Sometime last year, I was searching online for writing or editorial freelance opportunities when I saw an advertisement looking for people to do freelance work. I enquired more about this position, and soon received a call from an undergraduate.
She told me that while she could not offer what I was looking for, she was part of a local start-up, and was looking for more people to assist in the new company. She arranged to meet me at their office location, in order to “discuss in further detail” my role in the company if I joined them.
The night before, the sole instruction I was given was to dress in formal wear, and I would be given directions once I reached the nearest MRT station. Throughout our phone conversation exchange, I was never told the name of the company or what they did. The representative only told me that they were not selling insurance.
On hindsight, this should have been a red flag that things were amiss.
Upon arrival at the office, I sat through a presentation – I was told there would be two days of training to master the required sales pitch, and those who are confident enough would be able to make their first sales at the end of training.
I was never told this “training” took the form of me selling the product to my family and friends – this was what I found out after doing a quick online search after my encounter. Thankfully, I managed to have sufficient hold on the conversation, and informed that I would contact them after the meeting, instead of having them contact me – they wanted to fix my training dates to learn the sales pitch.
Upon leaving their office, I blocked the number of my contact person immediately.
My experience is typical of someone who has had an encounter with a company who engages in multi-level marketing (MLM).
Searching For Targets
A quick search on Reddit shows that certain individuals have identified typical behaviours and traits of those who are part of an MLM scheme:
- Members of an MLM scheme incline towards a certain dressing style, and typically wear their hair up in an undercut or a backcomb
- Their speech is peppered with terms such as “passive income” and “accumulating assets and minimizing liabilities”
- They are unwilling to share information about the job opportunity in conversation prior to meeting up – with less information, their potential “hires” will be easily persuaded
- Members of MLMs portray that their project is a secret, but will persuade their potential “hires” that they have what it takes, in order to entice them to join the team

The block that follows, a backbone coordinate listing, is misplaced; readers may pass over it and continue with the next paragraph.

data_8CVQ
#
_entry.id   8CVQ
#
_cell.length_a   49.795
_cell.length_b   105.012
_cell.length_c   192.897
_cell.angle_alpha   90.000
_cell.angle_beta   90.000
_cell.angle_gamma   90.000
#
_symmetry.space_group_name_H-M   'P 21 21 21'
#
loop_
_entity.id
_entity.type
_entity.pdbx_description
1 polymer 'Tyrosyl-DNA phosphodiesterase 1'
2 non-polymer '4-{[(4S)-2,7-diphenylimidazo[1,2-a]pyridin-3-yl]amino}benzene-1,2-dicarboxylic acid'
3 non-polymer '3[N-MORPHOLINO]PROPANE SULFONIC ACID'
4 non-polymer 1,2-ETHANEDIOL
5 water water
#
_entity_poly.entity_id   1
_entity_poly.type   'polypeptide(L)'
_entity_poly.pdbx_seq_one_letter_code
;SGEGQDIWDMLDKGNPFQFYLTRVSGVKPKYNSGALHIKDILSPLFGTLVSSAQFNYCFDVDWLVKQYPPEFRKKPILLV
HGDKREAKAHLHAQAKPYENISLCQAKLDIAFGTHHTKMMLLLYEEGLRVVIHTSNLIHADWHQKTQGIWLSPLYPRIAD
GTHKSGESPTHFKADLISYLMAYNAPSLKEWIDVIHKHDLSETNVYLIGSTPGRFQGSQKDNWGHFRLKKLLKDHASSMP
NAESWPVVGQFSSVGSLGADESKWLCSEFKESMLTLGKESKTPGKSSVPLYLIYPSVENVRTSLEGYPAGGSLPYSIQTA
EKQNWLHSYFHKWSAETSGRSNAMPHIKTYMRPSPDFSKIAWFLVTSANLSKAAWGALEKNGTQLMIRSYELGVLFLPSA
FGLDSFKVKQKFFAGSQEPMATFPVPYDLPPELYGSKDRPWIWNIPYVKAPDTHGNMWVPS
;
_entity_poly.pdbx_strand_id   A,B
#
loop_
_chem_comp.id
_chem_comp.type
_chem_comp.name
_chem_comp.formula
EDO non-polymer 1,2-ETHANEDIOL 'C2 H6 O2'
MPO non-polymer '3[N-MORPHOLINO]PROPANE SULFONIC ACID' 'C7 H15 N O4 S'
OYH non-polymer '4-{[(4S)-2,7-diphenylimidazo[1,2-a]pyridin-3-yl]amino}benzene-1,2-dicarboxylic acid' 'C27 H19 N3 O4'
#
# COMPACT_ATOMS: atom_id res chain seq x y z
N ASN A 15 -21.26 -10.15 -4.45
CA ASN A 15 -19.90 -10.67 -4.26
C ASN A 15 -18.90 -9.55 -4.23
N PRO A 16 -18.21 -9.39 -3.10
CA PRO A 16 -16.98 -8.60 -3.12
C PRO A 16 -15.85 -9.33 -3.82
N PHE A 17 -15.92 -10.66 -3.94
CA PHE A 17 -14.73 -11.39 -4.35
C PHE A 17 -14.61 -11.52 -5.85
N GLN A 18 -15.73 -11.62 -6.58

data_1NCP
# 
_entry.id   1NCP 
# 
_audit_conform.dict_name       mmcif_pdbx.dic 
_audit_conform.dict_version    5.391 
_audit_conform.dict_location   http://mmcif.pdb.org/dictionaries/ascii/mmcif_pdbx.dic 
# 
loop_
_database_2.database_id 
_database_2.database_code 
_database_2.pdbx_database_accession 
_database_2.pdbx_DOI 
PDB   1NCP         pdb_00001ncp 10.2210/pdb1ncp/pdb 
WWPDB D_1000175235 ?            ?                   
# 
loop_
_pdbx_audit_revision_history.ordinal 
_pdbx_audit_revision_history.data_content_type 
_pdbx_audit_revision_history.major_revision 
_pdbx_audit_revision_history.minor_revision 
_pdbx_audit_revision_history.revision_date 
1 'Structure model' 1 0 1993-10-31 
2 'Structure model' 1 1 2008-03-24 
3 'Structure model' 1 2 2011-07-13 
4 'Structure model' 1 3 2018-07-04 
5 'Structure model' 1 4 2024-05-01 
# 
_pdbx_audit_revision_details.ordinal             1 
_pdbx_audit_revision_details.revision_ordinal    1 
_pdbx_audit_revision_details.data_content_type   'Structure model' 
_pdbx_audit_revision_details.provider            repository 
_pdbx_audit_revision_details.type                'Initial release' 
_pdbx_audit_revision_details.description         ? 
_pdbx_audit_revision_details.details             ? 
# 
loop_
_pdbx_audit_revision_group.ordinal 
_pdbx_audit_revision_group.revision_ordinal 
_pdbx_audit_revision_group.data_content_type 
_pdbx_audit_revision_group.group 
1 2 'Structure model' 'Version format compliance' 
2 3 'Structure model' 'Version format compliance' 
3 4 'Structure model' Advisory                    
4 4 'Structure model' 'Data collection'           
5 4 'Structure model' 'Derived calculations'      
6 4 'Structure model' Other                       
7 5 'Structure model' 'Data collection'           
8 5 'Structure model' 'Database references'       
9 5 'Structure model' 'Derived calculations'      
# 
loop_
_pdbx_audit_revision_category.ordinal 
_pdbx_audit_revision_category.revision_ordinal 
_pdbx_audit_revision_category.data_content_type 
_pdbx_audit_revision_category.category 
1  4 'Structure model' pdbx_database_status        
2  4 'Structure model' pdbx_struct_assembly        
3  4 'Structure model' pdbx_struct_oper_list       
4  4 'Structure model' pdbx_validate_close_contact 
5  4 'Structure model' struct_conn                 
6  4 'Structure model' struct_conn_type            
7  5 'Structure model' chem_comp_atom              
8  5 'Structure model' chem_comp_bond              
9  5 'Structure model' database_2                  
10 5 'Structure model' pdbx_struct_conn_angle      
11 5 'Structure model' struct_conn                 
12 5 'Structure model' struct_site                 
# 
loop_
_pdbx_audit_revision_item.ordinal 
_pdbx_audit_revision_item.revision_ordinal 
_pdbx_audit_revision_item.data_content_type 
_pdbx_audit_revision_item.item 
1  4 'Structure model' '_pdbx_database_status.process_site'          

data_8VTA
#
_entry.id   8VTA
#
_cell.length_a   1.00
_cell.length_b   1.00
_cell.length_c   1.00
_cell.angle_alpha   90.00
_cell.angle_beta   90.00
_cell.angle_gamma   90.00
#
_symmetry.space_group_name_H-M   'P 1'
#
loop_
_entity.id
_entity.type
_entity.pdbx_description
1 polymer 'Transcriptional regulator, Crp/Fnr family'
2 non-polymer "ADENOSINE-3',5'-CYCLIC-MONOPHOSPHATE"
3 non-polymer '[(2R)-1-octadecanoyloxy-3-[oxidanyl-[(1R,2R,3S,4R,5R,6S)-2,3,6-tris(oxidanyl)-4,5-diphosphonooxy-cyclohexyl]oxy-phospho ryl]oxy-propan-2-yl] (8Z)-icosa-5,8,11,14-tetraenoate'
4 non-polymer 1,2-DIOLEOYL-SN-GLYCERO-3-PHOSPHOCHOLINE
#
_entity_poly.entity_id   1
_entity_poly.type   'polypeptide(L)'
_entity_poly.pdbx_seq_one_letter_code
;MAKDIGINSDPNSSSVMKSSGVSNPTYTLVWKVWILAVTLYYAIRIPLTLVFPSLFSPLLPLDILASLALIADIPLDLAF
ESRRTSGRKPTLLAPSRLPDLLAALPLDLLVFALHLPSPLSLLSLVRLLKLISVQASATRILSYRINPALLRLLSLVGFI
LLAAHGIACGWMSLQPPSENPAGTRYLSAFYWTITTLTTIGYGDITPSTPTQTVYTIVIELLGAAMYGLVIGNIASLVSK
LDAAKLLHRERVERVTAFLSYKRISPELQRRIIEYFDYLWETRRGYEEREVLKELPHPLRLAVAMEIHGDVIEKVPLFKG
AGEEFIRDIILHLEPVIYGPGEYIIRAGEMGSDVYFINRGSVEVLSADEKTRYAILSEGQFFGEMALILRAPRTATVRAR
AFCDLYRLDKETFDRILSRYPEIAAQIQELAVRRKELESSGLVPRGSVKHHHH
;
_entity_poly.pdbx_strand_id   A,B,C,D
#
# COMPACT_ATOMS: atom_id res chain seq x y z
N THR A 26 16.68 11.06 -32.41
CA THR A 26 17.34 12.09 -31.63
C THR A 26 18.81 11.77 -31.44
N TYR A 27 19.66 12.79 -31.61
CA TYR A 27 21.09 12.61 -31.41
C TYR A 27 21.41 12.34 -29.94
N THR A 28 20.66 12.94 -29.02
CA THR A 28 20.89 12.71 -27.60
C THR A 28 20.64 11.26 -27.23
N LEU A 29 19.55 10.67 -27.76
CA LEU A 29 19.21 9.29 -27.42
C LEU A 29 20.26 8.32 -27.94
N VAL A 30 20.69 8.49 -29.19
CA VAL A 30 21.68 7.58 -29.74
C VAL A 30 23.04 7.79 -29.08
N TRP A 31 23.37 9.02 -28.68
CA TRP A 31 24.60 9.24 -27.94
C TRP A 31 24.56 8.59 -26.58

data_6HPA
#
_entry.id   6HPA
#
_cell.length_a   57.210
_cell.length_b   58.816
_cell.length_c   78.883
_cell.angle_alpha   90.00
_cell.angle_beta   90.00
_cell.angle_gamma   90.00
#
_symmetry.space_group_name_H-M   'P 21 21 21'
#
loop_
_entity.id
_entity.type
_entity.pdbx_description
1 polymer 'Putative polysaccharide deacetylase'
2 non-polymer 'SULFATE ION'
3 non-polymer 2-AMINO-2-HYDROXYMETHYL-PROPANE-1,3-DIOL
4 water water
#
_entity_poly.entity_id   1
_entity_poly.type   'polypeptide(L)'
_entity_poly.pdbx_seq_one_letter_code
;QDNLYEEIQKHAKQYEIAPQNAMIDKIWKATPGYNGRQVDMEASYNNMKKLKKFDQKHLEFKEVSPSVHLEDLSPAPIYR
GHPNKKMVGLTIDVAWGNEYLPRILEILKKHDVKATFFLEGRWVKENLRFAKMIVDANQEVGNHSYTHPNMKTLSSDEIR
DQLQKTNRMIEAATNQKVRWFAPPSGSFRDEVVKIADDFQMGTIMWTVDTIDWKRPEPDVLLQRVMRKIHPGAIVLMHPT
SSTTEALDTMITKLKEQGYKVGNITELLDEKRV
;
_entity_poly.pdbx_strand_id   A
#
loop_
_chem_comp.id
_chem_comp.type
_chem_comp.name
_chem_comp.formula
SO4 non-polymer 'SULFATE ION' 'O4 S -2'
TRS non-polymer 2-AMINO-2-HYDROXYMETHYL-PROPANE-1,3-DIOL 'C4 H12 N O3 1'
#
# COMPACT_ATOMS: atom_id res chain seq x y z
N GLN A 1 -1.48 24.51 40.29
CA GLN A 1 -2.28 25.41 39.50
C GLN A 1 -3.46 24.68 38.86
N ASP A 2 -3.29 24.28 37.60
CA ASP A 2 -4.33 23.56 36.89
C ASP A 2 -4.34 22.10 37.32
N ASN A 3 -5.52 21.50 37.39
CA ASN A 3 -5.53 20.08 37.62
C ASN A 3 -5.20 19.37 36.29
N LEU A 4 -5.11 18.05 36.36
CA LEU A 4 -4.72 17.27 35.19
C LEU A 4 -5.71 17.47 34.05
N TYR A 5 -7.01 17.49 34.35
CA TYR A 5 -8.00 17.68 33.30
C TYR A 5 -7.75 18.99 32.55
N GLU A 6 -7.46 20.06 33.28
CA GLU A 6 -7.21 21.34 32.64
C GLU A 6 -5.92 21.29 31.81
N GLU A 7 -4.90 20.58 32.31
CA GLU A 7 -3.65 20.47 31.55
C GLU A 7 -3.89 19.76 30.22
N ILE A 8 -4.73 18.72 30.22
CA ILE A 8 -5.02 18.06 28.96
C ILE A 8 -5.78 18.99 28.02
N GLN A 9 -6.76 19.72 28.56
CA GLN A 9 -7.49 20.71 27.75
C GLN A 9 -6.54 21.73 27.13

- They may acknowledge the negative reviews about them, but will seek to get the potential “hire” to meet them nonetheless – in order for the potential “hire” to make an informed decision
Acknowledging that Singaporeans are more information-savvy these days, MLMs both withhold information from potential “hires” and target the type of potential “hires” they are looking for.
In one encounter, the potential “hires” attended an orientation or training session where they were taught how to create a contact list and profile the people on it.
They categorised their contacts into four colour categories, similar to the profiling of the DISC personality trait test.
Contacts motivated by ambition and money would be considered “Red”, while those motivated by fun were “Blue”. “Yellow” contacts were motivated by the desire to help others), and ”Green” contacts referred to factual people who wanted details of everything.
Following this, members of MLMs were discouraged from approaching their contacts in the “Green” category. On the other hand, the team leaders would organise parties and ask their members to invite their friends in the “Red” and “Blue” category. For individuals that fell into the “Yellow” category , members were asked to arrange for them to have a conversation with the team leaders, who would persuade them to join the team.
Others have reported that the orientation or training session consisted of the team leaders enforcing their new downlines to sell the marketed products to their friends and relatives.
Their Payout System
Members of an MLM scheme may receive a direct commission of a fixed percentage each time they recruit a new team member.
On top of that, they are also able to receive group bonuses – this happens when the team collects a certain amount collaboratively. In addition, they are also given incentives if they reach target sales numbers.
These incentives include luxury goods such as condominium units or Rolex watches – in my encounter, luxury cars were potential rewards for reaching the top tier of sales targets. “Promotion” takes place by recruiting a sufficient number of other members.
However, this means the majority of members do not meet that criteria – hence their desire to recruit others in order for themselves to rise through the ranks.
To their credit, the products the MLMs sell may be legitimate and beneficial, despite the questionable business practices.
Yet, how then does one identify signs of being lured into an MLM company? While this list is not exhaustive, these are some tell-tale signs based on my experience as well as others:
- If you have to fork out money to join the company, avoid it
- If the company appears desperate to have you join them, more than you desire to, that’s another red flag
- If the company overpromises on investment returns, run!
- The promises of luxury goods, which can include cars, apartments, seminars, booze – if it sounds too good to be true, it probably is!
For a list of MLM companies to be wary of, click here and check out the chart on the bottom of the page.*
*While the information on the page may change with time, it is accurate at time of writing.